|Technologies||picoPV improved cookstoves (ICS)|
|EnDev 1|| September 2005 - |
|EnDev 2|| December 2012 - |
|Partners||Ministry of Energy and Minerals / TAREA (Tanzania Renewable Energy Association) / Local NGOs / Solar companies / Food vendors|
|Outcomes (12/2016)||Access to electricity:
Access to modern cooking energy:
Access to modern energy services
Figures reflect the non-adjusted sum of EnDev 1 and EnDev 2 outcomes. Read more in EnDev's Monitoring
In Tanzania, 80% of national energy consumption is directed to domestic use, such as cooking and lighting. Most Tanzanians rely on inefficient stoves or the traditional 3-stone method for cooking and kerosene lamps for lighting. These inefficient technologies consume at least 33% of a typical families’ monthly income.
In 2007, more than 95% of Tanzanian households cooked with biomass fuels, up from 92% in 2001. While urban biomass consumption in the form of charcoal has increased, firewood is still the dominant biomass fuel used by 73.1% of predominantly rural Tanzanians. Electricity represents only 0.6% of total energy consumption and it is estimated that less than 18% of all citizens have access to commercial electricity. Rural energy service delivery continues to be one of the most significant development challenges for Tanzania. While 3 out of 4 Tanzanians live in rural areas, only 6% of them have access to electricity. Against this background, it is expected that electricity demand will triple by 2020.
For more information see energypedia.
The Tanzania Improved Cook Stove (TICS) Programme introduces and promotes appropriate cooking technology options to currently underserved biomass consumers – households using rural firewood using and small commercial food vendors using charcoal. The programme supports the development of a viable production, marketing and supply chain for portable and fixed models of newly developed ‘Matawi’ ceramic stoves in rural and peri-urban areas of Mwanza Region. In the urban environs of Mwanza TICS further supports small and medium scale ICS manufacturers to diversify their production to include multi-spot charcoal ICS intended for commercial food vending market. Practical business development services are coupled with business to business relation brokering that enables independent and sustainable ICS enterprise growth throughout the supply and marketing chain. EnDev Tanzania supports tangible marketing activities that aim to stimulate consumer interest, awareness and confidence in newly available ICS options.
In parallel, EnDev Tanzania supports the establishment of a market for picoPV in rural areas of Tanzania’s Lake Zone. This Results-Based Financing for PicoPV solar project aims to improve market access to and use of quality pre-electrification pico-solar devices for rural and off-grid households. This is to be achieved via a strengthened import supplier to end retailer distribution. Central to the programme is the establishment of a temporary financial product within mainstream banking that is accessible to import-suppliers actively engaged in distribution chain development. The nature of the financial product will be to provide after delivery incentive payments on each unit of verified picoPV solar units after they are sold under the programme framework to rural consumers by certified import-suppliers. The incentive payments is limited in time and proportional to the performance (lumen hours) of the product sold.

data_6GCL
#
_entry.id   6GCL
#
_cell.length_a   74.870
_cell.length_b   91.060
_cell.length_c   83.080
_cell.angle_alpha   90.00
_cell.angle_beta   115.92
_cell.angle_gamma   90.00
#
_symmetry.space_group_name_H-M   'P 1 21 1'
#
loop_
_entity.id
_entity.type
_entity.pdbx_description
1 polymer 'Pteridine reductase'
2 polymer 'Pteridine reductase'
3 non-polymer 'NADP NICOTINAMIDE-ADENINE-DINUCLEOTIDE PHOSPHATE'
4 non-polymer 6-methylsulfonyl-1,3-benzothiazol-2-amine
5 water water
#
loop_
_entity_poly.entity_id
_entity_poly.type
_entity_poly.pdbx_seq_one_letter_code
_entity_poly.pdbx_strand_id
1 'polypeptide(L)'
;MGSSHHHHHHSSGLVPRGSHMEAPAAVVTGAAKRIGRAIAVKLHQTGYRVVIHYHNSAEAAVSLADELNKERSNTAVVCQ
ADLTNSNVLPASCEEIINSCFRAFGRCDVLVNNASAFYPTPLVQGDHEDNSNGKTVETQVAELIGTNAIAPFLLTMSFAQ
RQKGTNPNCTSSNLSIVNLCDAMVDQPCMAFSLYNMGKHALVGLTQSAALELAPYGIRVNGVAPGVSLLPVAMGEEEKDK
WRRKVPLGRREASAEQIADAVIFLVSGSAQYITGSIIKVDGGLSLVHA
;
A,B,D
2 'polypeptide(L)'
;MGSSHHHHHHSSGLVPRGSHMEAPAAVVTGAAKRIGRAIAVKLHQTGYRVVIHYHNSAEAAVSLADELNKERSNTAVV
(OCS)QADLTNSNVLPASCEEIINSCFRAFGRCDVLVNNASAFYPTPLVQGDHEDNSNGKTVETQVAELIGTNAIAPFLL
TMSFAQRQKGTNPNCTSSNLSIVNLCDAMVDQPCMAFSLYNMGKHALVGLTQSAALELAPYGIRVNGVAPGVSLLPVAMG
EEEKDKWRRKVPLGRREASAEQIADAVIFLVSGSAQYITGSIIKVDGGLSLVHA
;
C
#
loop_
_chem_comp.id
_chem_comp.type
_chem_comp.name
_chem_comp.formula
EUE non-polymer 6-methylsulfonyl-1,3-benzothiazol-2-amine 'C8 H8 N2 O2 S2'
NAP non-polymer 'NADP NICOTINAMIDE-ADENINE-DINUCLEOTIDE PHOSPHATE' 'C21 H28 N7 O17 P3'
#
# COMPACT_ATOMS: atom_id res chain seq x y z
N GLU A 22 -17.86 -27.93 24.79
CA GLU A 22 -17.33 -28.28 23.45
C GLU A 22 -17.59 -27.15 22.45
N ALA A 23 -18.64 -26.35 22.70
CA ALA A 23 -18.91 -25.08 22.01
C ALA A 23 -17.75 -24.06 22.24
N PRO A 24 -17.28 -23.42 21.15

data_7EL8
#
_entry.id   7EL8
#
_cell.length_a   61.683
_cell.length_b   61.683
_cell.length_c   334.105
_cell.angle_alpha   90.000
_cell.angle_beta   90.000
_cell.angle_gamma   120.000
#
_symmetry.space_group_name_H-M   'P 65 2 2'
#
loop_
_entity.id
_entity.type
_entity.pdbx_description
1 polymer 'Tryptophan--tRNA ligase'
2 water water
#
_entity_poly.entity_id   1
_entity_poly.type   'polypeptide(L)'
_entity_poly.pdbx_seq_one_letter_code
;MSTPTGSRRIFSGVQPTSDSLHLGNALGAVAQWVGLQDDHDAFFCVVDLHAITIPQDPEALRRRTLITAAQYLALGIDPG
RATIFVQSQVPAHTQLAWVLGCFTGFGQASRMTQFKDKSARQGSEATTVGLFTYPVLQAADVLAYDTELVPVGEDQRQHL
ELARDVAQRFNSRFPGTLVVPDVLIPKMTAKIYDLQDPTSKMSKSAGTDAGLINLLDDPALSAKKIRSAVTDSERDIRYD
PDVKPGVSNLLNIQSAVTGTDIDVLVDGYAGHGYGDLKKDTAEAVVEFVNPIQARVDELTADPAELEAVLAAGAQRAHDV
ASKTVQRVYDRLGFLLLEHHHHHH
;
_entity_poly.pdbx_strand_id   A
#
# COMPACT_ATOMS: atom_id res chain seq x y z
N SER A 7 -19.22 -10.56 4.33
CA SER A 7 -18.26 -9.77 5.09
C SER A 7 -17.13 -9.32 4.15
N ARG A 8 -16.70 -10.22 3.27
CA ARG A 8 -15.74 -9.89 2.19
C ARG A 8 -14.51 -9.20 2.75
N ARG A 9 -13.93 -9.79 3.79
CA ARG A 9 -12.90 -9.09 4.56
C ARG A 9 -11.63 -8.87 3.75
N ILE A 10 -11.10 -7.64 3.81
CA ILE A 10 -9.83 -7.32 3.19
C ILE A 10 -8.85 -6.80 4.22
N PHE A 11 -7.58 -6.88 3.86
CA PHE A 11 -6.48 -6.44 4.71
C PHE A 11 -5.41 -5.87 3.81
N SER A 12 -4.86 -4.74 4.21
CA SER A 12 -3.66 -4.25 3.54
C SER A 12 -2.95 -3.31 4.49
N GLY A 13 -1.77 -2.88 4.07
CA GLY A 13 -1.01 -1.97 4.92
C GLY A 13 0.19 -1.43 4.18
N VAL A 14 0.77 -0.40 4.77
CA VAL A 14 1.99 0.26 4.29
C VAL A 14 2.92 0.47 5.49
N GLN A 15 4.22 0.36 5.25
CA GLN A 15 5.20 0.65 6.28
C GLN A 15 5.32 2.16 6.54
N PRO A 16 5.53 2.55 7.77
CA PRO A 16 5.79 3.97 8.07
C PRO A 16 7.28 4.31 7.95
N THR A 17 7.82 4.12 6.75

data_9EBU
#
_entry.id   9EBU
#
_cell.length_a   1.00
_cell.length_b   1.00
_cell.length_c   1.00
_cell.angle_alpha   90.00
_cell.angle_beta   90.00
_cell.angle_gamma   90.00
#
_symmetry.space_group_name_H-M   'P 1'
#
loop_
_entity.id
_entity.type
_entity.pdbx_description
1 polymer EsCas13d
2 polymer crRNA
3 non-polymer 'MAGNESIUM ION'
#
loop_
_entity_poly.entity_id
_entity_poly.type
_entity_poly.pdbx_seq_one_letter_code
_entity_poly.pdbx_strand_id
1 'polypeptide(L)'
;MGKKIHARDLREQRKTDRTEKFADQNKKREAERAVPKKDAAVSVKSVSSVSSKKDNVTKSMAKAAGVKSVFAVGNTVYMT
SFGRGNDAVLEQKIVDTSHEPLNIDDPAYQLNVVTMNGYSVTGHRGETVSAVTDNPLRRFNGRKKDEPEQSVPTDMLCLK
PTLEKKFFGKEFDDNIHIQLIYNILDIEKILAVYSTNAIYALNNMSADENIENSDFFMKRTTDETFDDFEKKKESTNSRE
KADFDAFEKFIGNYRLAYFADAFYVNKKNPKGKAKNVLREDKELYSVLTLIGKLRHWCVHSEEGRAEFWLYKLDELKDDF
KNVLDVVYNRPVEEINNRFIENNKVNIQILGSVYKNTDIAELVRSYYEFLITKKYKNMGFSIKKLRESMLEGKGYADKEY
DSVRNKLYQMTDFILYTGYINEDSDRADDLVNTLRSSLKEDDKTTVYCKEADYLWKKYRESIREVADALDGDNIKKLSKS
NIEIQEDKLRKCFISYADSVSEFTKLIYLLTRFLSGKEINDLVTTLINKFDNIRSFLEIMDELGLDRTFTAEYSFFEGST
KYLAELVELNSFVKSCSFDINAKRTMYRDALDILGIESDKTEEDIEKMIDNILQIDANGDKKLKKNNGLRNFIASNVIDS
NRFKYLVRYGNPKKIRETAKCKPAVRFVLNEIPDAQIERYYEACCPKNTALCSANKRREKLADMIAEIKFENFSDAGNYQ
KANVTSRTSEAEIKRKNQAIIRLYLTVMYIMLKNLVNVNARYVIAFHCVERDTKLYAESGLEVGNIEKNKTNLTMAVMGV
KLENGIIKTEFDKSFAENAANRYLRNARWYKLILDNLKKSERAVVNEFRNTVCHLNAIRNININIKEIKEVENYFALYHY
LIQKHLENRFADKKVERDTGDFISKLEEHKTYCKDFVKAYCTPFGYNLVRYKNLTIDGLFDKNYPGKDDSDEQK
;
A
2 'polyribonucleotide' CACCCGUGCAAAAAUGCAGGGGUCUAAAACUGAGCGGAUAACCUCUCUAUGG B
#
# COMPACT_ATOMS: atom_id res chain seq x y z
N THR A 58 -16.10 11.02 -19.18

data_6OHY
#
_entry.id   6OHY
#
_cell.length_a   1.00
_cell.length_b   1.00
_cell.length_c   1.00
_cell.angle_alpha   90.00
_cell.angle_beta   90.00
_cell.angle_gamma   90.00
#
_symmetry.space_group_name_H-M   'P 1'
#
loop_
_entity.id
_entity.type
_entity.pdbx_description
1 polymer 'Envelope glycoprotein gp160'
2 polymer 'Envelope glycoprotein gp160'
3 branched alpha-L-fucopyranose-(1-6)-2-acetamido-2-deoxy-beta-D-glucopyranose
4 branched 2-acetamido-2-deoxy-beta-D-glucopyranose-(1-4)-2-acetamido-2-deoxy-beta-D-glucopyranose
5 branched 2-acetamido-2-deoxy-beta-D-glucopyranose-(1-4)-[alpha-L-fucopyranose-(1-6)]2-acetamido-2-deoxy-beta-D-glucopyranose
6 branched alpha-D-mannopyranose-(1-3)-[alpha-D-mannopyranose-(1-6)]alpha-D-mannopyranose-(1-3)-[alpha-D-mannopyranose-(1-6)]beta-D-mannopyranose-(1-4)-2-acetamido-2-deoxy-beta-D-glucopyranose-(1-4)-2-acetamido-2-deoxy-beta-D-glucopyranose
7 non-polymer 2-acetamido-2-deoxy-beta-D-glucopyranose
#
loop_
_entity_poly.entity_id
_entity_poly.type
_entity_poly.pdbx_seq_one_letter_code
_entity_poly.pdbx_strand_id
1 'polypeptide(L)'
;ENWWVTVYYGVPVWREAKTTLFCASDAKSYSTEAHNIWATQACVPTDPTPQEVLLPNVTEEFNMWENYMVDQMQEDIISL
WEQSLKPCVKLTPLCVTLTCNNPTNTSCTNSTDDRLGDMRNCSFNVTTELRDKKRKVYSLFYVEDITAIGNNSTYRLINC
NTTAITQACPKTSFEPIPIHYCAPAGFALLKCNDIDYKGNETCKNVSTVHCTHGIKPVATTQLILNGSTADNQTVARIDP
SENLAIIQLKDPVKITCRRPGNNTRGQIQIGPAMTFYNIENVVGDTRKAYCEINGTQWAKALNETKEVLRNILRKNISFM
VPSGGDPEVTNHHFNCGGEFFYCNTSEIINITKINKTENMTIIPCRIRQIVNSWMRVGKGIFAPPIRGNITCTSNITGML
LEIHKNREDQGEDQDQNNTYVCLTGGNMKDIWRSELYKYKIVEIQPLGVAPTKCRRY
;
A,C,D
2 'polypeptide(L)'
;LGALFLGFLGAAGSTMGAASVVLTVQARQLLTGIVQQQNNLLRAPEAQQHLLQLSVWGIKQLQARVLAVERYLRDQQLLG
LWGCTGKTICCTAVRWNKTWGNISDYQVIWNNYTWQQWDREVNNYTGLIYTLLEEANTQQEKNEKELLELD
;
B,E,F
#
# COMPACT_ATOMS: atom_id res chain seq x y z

EnDev steers the design, development and implementation of the market available RBF Financial Product in cooperation with the hosting Financial Institution of the RBF Fund. The country project coordinates 3rd party on-site verification of picoPV suppliers, end retailers and consumers in the validation and transaction of RBF Fund claims made by the private sector. Further, EnDev coordinates multiple stakeholders in transparent operation and analyses market-actor behaviour resulting from the introduction of RBF Financial Product into the supply chain.
Both approaches are implemented by SNV in cooperation with GIZ.
To get a better idea about how EnDev Tanzania’s work affects people, watch a short video about Elizabeth Mukwimba – one of the latest investors in solar technology.
The TICS Programme targets to develop a sustainable market providing cook stoves to 45,000 people by 2015. The 4-year RBF Pico-solar Programme will facilitate the sales of picoPV products reaching almost 182,000 people.
The factsheet on this country project is available for download here.
If you are interested in success stories from the country project, see here.